A bird on the beach is worth two in the field…

For a day that started off looking fairly grey and dismal, it turned into a glorious afternoon. ‘I’m not going to bother drawing the curtains,’ I’d said to Graham this morning when I got up to make the tea.

What a difference a few hours make.

A curlew chick, newly ringed

A curlew chick, newly ringed

Unable to bear the prospect of sitting at our laptops any longer, with sunshine streaming in through the windows, we decided to start the weekend early, and upped and headed off to an area where whimbrel are known to nest. Graham is newly licensed to monitor them. He’s also currently very keen on ringing wader chicks of any persuasion, Schedule 1 species or not, so it was quite a slow journey, stopping at every sighting of a curlew, redshanks, oystercatcher or lapwing that looked like it might have some babies around.

An oystercatcher chick

An oystercatcher chick

So I got the opportunity to photograph oystercatcher and curlew chicks.

Orchids

Orchids

The area where the whimbrel are was covered in orchids, which suddenly seem to have sprung up everywhere. There’s loads of lousewort and butterwort about too. And not just one or two, but whole swathes of them. So Bertie and I hung around photographing flowers (much to Bert’s chagrin) while Graham went to look for whimbrel nests.

Arctic skua nest

Arctic skua nest

Not only did he find a couple, but we also found an Arctic skua nest. At this stage, with just eggs, they’re not so aggressive and protective. When I asked Graham, who didn’t appear to have made any effort to memorise the location, if he’d be able to find the nest when he came back to ring the chicks, he said, ‘Don’t worry, the skuas themselves will tell me where it is!’  You just have to be brave enough to endure their wrath in order to find it.

A bull with his harem

A bull with his harem

With the nest-finding done, we then took Bert for a walk on the beach, where he could have a good run around, much needed after being denied any earlier bunny chasing on account of nesting birds. A herd of cows in a nearby field – you don’t see that many cows in Shetland – thought he was absolutely fascinating and came lumbering up to the fence to have a gawk at him. Including a rather large and intimidating bull. ‘I don’t think we should hang around,’ said Graham. ‘Looking at the size of him, and that fence, I think if he decided he really wanted to get this side of it, he could.’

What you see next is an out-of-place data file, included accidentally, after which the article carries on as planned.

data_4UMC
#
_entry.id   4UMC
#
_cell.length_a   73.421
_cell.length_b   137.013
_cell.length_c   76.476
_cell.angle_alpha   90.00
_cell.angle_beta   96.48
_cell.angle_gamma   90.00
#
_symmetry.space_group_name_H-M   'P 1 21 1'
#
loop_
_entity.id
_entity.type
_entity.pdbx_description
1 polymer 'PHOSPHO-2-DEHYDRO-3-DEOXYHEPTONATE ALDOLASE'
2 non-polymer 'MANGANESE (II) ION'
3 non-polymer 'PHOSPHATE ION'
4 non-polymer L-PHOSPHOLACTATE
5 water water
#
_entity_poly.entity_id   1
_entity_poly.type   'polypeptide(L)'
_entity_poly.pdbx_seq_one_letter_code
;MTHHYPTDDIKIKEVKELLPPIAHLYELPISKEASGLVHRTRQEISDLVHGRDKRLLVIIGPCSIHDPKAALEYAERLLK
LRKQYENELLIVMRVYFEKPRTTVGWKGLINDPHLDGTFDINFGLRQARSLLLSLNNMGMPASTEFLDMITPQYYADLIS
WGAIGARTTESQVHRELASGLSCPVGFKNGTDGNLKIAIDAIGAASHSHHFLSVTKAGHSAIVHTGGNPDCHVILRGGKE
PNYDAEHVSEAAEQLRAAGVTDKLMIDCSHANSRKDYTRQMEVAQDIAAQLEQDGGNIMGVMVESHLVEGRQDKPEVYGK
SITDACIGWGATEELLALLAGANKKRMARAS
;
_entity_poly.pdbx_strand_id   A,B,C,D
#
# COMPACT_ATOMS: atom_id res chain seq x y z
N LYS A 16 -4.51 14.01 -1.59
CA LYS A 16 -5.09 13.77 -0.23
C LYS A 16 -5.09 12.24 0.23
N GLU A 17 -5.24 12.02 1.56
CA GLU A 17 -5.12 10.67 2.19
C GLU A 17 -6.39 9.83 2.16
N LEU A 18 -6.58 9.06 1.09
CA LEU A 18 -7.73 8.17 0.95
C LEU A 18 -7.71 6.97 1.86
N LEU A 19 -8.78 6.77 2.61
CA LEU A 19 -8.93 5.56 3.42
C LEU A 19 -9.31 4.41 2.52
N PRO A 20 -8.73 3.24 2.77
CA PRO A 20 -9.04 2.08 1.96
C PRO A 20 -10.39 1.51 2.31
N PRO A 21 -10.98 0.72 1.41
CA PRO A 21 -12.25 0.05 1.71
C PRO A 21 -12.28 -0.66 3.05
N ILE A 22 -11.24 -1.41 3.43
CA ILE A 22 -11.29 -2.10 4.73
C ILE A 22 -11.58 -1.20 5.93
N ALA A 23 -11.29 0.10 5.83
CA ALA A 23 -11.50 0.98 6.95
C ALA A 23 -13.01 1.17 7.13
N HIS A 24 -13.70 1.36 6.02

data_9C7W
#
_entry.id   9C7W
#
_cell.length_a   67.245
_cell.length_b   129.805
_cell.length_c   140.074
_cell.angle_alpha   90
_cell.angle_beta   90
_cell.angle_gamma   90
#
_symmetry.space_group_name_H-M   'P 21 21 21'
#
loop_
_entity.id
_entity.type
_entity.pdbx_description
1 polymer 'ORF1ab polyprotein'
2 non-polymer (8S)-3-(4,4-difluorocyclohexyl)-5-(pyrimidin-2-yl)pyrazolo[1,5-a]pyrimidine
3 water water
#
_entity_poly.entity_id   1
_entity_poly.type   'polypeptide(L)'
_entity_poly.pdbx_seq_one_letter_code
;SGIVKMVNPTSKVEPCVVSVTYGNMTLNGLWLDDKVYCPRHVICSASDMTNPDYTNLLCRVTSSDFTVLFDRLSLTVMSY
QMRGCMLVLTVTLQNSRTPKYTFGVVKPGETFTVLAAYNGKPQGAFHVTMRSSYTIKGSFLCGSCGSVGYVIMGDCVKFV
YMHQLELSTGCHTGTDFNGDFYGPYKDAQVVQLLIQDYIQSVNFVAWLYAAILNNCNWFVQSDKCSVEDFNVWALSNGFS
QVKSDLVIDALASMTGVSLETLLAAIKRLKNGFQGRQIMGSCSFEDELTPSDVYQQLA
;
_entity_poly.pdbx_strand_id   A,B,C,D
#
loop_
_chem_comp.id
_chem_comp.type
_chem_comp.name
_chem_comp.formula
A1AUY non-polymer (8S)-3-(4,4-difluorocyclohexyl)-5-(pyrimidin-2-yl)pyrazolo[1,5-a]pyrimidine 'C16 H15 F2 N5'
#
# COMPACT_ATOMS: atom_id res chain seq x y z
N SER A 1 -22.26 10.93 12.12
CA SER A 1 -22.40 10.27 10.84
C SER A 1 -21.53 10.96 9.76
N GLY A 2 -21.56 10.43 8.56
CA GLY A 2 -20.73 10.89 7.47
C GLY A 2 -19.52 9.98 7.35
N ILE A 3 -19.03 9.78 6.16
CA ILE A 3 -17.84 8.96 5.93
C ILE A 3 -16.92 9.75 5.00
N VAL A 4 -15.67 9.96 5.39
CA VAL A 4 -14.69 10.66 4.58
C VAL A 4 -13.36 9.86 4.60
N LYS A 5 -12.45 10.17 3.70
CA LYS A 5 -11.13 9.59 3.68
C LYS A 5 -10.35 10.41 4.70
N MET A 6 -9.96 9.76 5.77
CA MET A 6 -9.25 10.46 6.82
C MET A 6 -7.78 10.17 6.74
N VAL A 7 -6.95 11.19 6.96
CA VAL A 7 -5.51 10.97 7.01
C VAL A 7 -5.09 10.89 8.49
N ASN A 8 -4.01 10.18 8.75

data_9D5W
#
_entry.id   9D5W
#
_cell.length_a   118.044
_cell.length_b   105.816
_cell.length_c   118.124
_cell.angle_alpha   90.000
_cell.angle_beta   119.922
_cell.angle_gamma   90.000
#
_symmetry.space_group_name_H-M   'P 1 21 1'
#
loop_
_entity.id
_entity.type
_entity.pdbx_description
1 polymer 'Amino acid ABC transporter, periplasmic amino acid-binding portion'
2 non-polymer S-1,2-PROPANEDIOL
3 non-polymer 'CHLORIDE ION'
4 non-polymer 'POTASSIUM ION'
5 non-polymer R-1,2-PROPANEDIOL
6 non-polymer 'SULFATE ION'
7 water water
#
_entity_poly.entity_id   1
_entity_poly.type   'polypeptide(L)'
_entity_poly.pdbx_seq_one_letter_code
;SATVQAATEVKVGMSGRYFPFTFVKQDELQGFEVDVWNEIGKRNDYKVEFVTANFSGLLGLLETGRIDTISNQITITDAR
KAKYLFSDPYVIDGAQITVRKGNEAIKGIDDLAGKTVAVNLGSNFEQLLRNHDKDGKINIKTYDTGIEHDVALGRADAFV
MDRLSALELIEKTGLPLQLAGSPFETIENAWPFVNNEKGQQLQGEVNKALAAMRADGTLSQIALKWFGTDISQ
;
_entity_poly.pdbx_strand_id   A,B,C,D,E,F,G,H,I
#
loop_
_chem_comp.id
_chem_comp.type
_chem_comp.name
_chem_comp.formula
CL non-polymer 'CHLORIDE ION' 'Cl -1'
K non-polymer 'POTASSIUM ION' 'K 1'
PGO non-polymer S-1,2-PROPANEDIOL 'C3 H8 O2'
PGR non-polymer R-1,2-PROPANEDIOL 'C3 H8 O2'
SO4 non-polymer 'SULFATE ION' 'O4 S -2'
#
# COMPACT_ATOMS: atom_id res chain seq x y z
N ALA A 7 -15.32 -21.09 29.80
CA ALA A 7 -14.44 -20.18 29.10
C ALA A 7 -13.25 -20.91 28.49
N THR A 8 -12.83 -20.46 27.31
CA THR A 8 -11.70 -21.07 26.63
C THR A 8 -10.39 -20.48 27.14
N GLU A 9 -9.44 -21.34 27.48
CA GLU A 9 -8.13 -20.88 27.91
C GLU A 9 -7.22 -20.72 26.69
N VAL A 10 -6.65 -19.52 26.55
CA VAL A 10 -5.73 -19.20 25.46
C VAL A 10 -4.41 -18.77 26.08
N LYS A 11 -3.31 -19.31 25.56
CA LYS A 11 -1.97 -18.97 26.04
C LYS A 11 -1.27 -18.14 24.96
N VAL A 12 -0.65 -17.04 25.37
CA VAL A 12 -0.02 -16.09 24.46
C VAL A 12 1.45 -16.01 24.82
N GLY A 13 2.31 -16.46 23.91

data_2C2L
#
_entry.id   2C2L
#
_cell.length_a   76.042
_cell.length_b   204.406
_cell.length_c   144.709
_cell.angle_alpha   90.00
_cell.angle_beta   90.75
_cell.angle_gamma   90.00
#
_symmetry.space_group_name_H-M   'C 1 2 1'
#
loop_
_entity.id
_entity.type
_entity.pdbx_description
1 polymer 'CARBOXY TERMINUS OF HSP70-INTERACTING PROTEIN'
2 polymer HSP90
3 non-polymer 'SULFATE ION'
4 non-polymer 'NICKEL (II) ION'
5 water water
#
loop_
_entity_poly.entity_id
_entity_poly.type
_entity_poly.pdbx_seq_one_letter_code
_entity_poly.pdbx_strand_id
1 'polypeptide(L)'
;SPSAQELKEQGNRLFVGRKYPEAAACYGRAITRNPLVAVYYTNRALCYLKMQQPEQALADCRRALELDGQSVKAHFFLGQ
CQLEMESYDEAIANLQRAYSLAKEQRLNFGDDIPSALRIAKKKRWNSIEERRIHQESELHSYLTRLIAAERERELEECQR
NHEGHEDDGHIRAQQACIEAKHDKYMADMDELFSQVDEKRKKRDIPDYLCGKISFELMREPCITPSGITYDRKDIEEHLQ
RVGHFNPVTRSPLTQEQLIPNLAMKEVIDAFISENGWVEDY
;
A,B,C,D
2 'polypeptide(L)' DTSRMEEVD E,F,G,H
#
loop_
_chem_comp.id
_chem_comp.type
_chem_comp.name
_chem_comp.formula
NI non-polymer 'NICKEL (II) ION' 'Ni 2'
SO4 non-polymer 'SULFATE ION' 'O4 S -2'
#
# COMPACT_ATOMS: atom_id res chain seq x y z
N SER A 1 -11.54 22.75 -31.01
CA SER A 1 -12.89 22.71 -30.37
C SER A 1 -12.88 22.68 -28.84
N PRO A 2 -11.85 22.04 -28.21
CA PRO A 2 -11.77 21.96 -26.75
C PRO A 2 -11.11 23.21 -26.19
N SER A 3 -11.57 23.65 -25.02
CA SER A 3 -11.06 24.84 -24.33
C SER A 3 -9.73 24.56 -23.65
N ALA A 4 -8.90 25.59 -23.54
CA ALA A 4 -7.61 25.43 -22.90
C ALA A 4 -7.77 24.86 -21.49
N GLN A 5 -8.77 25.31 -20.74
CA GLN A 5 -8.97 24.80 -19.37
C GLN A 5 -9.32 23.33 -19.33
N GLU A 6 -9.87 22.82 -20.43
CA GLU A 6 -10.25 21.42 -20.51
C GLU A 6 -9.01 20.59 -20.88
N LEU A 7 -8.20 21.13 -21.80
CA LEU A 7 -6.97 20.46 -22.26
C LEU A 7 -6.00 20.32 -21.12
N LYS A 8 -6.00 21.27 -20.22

Sandwort? Beachwort? Seawort?

Sandwort? Beachwort? Seawort?

So we left the bull and his harem to their own devices and sent Bert for a swim in the sea (it’s amazing what throwing a stone in the water will achieve). I was fascinated by a plant (as yet not properly identified) that seemed to be taking over the whole beach and was actually growing in the sand. ‘Sandwort,’ said Graham authoritatively. ‘Or beachwort. Or seawort…’ It was rich, dark green,with tiny white flowers, and had a strong, sweet smell, not unlike gorse.

Sand patterns

Sand patterns

I also rather liked these sand patterns created by the receding tide.

And then Graham found a ringed plover chick (star of the main photo on this page) to ring. He was very chuffed as it was his first of this species and quite the smallest, fluffiest wader baby I’ve ever seen. Definitely the baby bird of the day for me.

When you think I was considering not even bothering to draw the curtains this morning, it wasn’t a bad day…

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